Monday, February 27, 2012

Embarrassing Elements in the Gospels?

Fresco by Giotto, c. 1300.
The average reader of the gospels is probably not familiar with the idea that some of the material in the gospels might have been embarrassing to the authors and the early church. The "criterion of embarrassment" is one of the criteria used by New Testament scholars as they study the Historical Jesus. Those elements found in the gospels that might have embarrassed the gospel authors or the early church are often weighed as "more authentic" since the author perhaps wished that he did not have to include the material, but also felt it was a necessary and important part of the story.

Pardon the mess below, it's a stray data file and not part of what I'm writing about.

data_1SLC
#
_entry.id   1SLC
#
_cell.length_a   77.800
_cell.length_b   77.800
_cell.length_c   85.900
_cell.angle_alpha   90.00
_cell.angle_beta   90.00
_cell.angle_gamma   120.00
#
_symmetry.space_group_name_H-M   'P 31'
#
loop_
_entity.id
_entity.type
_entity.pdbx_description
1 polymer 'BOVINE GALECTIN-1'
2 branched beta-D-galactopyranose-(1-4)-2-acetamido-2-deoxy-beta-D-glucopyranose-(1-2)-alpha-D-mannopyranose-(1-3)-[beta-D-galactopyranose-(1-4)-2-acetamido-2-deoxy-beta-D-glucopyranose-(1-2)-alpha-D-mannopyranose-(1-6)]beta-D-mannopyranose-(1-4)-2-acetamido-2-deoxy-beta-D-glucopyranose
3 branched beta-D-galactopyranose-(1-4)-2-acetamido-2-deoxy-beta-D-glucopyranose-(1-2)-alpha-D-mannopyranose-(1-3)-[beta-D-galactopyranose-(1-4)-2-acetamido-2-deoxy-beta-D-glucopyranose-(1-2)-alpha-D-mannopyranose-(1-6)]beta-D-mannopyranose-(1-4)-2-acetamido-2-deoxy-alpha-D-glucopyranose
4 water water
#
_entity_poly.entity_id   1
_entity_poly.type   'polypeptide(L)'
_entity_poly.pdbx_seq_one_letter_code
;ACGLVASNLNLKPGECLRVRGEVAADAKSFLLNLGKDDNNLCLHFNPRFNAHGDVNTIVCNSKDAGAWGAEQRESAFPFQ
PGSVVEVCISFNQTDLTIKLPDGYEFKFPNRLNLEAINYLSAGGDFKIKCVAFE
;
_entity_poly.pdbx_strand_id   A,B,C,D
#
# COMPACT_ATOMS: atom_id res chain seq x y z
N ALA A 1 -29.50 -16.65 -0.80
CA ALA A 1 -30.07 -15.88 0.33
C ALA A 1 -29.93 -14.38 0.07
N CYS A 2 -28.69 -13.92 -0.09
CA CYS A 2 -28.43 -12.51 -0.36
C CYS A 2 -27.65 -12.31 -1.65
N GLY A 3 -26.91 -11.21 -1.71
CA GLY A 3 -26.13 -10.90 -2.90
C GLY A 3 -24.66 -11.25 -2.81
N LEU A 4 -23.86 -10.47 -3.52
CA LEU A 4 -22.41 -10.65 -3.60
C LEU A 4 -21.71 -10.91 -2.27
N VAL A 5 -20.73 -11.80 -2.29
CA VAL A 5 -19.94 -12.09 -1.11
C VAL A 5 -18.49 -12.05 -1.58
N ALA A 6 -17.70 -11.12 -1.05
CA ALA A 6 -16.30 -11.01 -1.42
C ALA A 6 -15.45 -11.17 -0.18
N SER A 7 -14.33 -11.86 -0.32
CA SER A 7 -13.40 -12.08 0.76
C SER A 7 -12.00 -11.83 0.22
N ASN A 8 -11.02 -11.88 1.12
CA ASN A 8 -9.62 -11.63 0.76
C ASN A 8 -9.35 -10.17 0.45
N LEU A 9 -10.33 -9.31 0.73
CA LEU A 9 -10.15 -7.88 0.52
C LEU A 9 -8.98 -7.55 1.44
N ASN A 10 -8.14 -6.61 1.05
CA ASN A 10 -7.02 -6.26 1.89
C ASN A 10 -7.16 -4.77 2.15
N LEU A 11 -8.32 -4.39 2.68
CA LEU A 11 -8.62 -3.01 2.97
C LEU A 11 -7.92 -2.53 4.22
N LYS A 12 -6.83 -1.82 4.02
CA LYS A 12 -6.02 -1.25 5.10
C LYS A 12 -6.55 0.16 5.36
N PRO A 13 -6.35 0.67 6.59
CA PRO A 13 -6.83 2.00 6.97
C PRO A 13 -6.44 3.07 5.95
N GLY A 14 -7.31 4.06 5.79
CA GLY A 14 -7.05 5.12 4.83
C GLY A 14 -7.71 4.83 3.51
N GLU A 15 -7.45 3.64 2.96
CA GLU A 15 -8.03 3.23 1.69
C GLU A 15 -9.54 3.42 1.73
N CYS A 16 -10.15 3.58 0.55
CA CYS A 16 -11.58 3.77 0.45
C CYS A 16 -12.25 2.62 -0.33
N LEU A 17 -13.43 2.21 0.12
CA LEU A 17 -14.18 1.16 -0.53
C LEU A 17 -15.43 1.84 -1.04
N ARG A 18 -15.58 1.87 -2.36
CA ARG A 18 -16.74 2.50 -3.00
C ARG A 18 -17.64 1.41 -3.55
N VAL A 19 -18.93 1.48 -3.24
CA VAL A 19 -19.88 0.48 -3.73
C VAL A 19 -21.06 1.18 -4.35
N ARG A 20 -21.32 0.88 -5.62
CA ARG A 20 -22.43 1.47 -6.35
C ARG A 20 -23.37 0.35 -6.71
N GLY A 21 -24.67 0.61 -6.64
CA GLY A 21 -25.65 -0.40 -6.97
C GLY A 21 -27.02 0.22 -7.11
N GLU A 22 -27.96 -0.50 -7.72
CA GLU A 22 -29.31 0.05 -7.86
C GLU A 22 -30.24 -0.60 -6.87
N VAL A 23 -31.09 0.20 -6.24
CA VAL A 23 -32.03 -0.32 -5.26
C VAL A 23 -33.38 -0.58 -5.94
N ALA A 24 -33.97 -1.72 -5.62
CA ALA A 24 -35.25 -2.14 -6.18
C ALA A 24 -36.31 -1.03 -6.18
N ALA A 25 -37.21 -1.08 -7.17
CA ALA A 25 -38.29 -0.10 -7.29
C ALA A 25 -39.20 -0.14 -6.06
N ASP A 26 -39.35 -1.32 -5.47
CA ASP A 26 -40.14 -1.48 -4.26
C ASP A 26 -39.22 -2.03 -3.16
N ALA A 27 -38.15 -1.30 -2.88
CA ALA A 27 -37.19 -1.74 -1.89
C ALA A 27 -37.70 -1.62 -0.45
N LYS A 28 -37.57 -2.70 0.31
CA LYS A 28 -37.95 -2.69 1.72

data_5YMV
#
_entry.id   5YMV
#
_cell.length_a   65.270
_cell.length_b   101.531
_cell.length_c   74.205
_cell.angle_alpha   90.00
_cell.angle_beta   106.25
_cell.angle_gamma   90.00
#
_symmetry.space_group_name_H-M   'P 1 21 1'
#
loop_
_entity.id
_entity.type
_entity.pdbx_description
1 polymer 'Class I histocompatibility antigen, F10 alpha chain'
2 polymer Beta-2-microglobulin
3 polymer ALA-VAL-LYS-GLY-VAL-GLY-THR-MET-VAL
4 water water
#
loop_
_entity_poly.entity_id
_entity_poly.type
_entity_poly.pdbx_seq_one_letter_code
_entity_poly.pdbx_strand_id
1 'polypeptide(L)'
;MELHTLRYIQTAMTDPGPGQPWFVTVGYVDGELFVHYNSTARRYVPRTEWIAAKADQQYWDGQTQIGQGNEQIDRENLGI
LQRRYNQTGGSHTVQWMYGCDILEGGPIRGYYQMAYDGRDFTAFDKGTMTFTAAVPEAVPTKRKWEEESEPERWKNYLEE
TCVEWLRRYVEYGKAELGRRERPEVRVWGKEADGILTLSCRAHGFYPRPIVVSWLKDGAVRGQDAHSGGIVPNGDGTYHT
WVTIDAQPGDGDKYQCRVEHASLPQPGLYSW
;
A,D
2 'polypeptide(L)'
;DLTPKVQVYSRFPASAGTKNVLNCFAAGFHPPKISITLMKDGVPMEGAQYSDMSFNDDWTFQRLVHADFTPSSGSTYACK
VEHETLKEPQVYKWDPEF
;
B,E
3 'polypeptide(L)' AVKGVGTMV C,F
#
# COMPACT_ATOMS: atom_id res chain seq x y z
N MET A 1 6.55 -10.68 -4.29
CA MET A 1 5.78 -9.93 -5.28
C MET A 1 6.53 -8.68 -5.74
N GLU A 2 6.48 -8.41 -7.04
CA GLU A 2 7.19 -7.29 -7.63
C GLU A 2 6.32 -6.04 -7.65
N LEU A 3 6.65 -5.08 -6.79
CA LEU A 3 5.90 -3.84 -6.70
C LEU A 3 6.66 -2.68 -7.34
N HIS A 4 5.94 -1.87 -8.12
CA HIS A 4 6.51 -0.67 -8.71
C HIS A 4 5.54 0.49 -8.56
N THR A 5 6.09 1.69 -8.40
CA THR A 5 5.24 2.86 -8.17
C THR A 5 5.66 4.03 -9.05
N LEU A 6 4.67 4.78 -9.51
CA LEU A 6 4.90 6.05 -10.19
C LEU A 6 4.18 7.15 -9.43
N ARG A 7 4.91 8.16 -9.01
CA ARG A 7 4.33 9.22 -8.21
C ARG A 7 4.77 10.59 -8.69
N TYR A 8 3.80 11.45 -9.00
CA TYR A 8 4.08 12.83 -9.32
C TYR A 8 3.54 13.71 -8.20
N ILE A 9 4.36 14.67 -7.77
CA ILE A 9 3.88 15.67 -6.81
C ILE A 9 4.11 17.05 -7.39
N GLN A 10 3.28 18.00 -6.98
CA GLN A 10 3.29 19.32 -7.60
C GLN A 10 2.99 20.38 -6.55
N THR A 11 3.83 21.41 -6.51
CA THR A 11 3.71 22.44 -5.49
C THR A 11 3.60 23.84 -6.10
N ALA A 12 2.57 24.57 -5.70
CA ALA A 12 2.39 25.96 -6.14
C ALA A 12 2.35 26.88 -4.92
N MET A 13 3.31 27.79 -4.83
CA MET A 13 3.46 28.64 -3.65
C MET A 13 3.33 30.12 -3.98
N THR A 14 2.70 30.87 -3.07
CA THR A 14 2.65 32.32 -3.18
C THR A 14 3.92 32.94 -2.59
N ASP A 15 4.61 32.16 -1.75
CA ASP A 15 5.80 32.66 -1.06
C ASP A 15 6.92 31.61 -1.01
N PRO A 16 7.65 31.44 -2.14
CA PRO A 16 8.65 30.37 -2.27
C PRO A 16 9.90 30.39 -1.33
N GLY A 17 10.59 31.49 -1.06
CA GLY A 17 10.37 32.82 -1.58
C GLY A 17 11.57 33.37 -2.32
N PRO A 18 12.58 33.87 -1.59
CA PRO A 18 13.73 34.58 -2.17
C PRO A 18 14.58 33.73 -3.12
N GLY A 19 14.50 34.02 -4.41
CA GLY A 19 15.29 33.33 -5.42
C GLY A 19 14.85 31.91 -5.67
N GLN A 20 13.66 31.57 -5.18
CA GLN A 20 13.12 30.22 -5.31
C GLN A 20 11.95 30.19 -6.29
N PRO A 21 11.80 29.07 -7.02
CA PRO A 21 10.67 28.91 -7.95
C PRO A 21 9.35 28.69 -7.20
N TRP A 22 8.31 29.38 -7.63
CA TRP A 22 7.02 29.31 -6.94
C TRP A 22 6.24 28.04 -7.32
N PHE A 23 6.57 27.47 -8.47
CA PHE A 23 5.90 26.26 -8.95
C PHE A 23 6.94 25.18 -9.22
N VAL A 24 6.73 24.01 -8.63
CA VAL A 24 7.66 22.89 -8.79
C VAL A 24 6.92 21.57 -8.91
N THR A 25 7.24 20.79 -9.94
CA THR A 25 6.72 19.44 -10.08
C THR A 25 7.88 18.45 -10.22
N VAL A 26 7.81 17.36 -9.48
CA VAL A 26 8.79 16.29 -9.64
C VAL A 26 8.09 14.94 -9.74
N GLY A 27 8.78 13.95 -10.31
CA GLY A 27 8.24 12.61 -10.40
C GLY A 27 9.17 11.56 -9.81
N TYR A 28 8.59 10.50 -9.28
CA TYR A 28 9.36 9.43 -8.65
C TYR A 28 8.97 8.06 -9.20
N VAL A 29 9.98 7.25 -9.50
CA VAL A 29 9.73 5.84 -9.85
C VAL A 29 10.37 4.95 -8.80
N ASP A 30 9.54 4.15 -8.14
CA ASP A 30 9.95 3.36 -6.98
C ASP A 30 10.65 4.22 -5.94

One example of this is the story of John the Baptist baptizing Jesus. Some Historical Jesus scholars view this episode as potentially embarrassing to the early church since Jesus, who is the Christ and source for the forgiveness of sins,  submitted to baptism by John, a prophet promoting a baptism for the forgiveness of sins. Why would Jesus need this baptism? Such an episode would be potentially embarrassing.

Over at the NT Pod Cast Mark Goodacre has posted installment 59 of his pod casts. Mark looks at the criterion of embarrassment  and discusses in more detail the story of John baptizing Jesus. Mark does a good job of unpacking the topic. He also provides some interesting thoughts on why the criterion of embarrassment might not always be the most helpful criterion.

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